From On The Unity of the Church (251)
There is easy proof for faith in a short summary of the truth. The Lord speaks to Peter, saying, “I say unto thee, that thou art Peter; and upon this rock I will build my Church, and the gates of hell shall not prevail against it. And I will give unto thee the keys of the kingdom of heaven; and whatsoever thou shalt bind on earth shall be bound also in heaven, and whatsoever thou shalt loose on earth shall be loosed in heaven” (Matt. 16:18-19). And again, to the same he says, after his resurrection, “Feed my sheep” (John 21:15).
And although to all the apostles, after his resurrection, he gives an equal power, and says, “As the Father hath sent me, even so send I you: Receive ye the Holy Ghost: Whose soever sins ye remit, they shall be remitted unto him; and whose soever sins ye retain, they shall be retained” (John 20:21); yet, that he might set forth unity, he arranged by his authority the origin of that unity, as beginning from one. Assuredly the rest of the apostles were also the same as Peter, endowed with a like partnership both of honor and power; but the beginning proceeds from unity. Which one Church, also, the Holy Spirit in the Song of Songs designated in the person of our Lord, and says, “My dove, my spotless one, is but one. She is the only one of her mother, elect of her that bare her” (Song 6:19).
Does he who does not hold this unity of the Church think that he holds the faith? Does he who strives against and resists the Church trust that he is in the Church, when moreover the blessed Apostle Paul teaches the same thing, and sets forth the sacrament of unity, saying, “There is one body and one spirit, one hope of your calling, one Lord, one faith, one baptism, one God” (Eph. 4:4).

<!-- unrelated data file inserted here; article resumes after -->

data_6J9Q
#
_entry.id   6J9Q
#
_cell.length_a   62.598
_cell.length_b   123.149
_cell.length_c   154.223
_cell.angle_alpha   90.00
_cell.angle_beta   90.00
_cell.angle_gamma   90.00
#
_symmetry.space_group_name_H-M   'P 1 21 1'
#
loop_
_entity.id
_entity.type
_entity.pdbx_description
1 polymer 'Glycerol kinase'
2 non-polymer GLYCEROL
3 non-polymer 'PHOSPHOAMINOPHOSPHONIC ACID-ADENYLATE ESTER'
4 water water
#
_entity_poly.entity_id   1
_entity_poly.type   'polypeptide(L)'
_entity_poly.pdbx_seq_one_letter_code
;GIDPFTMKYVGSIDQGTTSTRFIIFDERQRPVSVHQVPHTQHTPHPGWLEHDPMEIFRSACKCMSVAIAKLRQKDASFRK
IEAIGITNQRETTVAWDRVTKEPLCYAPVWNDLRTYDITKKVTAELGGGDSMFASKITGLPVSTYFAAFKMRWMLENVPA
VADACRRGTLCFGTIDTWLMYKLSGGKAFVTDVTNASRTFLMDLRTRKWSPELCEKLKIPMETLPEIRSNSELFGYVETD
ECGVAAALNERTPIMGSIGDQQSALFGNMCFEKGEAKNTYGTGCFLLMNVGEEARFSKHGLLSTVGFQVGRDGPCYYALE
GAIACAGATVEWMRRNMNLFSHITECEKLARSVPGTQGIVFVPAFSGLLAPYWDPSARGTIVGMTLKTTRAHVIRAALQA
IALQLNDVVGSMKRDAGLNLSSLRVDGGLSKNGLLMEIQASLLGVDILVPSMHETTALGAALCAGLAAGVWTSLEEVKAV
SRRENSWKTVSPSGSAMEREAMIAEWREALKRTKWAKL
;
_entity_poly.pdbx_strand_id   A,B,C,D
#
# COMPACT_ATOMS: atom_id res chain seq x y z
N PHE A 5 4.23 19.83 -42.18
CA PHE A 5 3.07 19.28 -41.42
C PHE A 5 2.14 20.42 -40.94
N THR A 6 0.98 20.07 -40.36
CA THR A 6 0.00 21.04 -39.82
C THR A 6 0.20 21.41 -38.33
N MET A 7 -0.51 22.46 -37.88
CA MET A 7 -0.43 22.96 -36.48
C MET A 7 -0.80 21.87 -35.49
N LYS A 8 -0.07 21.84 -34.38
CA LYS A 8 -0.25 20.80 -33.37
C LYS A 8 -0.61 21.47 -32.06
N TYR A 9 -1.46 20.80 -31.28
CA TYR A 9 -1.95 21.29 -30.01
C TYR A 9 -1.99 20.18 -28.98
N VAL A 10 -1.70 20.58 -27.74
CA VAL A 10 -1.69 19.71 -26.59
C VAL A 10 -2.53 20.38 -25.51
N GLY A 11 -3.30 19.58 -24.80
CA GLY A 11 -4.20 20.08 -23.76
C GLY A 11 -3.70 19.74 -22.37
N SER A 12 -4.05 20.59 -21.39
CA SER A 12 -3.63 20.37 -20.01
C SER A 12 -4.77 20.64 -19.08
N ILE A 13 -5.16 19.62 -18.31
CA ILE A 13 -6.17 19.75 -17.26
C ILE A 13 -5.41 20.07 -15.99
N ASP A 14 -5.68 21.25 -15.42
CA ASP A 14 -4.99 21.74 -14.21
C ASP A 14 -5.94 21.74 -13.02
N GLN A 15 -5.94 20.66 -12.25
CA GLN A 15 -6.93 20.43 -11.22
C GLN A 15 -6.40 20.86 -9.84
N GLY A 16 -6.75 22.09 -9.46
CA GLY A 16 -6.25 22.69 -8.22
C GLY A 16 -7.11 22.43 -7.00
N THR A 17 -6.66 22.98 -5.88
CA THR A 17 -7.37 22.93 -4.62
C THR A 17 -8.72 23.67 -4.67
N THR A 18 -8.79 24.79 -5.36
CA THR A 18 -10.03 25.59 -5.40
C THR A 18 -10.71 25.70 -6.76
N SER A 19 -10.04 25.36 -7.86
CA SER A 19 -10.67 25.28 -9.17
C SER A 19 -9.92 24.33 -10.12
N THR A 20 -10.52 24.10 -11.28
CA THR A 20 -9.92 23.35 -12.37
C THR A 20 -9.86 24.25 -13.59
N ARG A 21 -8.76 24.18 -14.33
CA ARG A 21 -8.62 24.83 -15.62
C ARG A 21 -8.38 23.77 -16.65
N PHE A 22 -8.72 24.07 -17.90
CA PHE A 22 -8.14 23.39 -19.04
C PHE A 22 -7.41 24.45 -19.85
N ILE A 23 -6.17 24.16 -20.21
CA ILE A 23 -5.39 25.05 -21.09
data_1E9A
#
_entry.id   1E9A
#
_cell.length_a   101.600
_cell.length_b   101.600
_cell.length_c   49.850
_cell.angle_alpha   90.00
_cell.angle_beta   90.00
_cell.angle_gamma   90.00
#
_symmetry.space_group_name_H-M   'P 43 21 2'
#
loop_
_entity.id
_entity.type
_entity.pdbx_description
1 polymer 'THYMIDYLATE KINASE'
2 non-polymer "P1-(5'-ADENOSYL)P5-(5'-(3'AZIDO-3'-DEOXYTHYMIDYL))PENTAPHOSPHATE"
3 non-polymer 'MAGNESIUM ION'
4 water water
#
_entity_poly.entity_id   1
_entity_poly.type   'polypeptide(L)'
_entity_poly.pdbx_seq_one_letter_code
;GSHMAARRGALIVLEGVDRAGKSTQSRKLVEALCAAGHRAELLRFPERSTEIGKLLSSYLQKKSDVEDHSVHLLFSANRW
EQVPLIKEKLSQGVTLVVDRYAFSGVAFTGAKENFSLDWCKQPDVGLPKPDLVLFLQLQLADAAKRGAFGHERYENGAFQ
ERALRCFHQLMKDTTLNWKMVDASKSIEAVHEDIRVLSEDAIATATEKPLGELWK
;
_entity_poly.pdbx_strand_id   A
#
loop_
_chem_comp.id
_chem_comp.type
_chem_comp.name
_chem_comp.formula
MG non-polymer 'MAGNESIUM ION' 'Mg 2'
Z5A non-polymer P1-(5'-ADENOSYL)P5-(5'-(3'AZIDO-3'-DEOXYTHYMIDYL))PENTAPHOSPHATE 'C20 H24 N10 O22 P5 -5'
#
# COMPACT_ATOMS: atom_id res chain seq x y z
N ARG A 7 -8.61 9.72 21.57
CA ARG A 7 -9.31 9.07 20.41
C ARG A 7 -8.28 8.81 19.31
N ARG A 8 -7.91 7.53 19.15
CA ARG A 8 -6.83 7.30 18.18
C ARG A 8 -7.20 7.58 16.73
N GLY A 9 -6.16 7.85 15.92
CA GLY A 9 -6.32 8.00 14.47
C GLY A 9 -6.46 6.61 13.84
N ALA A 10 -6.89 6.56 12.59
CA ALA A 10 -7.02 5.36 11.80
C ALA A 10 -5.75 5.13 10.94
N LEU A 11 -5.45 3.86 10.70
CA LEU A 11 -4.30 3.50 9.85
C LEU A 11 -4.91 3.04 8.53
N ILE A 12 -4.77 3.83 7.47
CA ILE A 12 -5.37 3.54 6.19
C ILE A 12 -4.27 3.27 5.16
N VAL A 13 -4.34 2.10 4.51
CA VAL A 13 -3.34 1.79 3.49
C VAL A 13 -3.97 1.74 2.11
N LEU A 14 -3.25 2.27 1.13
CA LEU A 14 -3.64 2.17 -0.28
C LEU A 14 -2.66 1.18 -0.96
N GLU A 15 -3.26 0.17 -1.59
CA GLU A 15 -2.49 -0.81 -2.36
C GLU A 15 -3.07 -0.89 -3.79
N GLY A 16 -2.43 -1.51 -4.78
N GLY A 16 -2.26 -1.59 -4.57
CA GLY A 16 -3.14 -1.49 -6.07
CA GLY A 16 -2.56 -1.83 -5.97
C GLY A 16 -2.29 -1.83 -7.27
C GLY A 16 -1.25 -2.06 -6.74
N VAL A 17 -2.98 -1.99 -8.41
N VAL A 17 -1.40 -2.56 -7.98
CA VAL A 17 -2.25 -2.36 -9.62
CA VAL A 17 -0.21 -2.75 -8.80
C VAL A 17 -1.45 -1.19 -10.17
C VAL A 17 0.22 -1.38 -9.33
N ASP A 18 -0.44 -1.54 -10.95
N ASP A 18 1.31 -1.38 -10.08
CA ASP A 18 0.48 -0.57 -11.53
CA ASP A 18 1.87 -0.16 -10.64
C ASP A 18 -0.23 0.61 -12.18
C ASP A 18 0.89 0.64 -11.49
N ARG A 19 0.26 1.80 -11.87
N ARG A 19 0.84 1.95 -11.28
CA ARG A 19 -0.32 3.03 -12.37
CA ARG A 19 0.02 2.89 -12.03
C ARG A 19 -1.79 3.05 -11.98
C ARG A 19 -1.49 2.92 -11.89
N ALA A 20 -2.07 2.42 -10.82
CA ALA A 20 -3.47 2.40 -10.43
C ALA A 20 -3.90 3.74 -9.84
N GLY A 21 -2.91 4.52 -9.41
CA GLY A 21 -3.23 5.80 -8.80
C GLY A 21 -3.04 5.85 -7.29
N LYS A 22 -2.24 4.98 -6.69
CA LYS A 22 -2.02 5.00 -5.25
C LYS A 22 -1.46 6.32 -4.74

And this unity we ought firmly to hold and assert, especially those of us that are bishops who preside in the Church, that we may also prove the episcopate itself to be one and undivided. Let no one deceive the brotherhood by a falsehood: let no one corrupt the truth of the faith by perfidious prevarication.
The episcopate is one, each part of which is held by each one for the whole. The Church also is one, which is spread abroad far and wide into a multitude by an increase of fruitfulness. As there are many rays of the sun, but one light; and many branches of a tree, but one strength based in its tenacious root; and since from one spring flow many streams, although the multiplicity seems diffused in the liberality of an overflowing abundance, yet the unity is still preserved in the source.
Separate a ray of the sun from its body of light, its unity does not allow a division of light; break a branch from a tree – when broken, it will not be able to bud; cut off the stream from its fountain, and that which is cut off dries up. Thus also the Church, shone over with the light of the Lord, sheds forth her rays over the whole world, yet it is one light which is everywhere diffused, nor is the unity of the body separated. Her fruitful abundance spreads her branches over the whole world. She broadly expands her rivers, liberally flowing, yet her head is one, her source one; and she is one mother, plentiful in the results of fruitfulness: from her womb we are born, by her milk we are nourished, by her spirit we are animated.
St. Cyprian of Carthage (ca. 200-258) was a gifted rhetorician who was converted to Christianity and became Bishop of Carthage. He led the church there during two waves of persecution, and defended the offer of reconciliation to those who had lapsed through fear of their lives. The treatise “On the Unity of the Church” is an attack on the rigorists led by Novatian, who had broken away to create “a church of the pure.” Cyprian was beheaded for the faith during a local wave of persecution and his feast is celebrated on several different days in mid-September by various churches.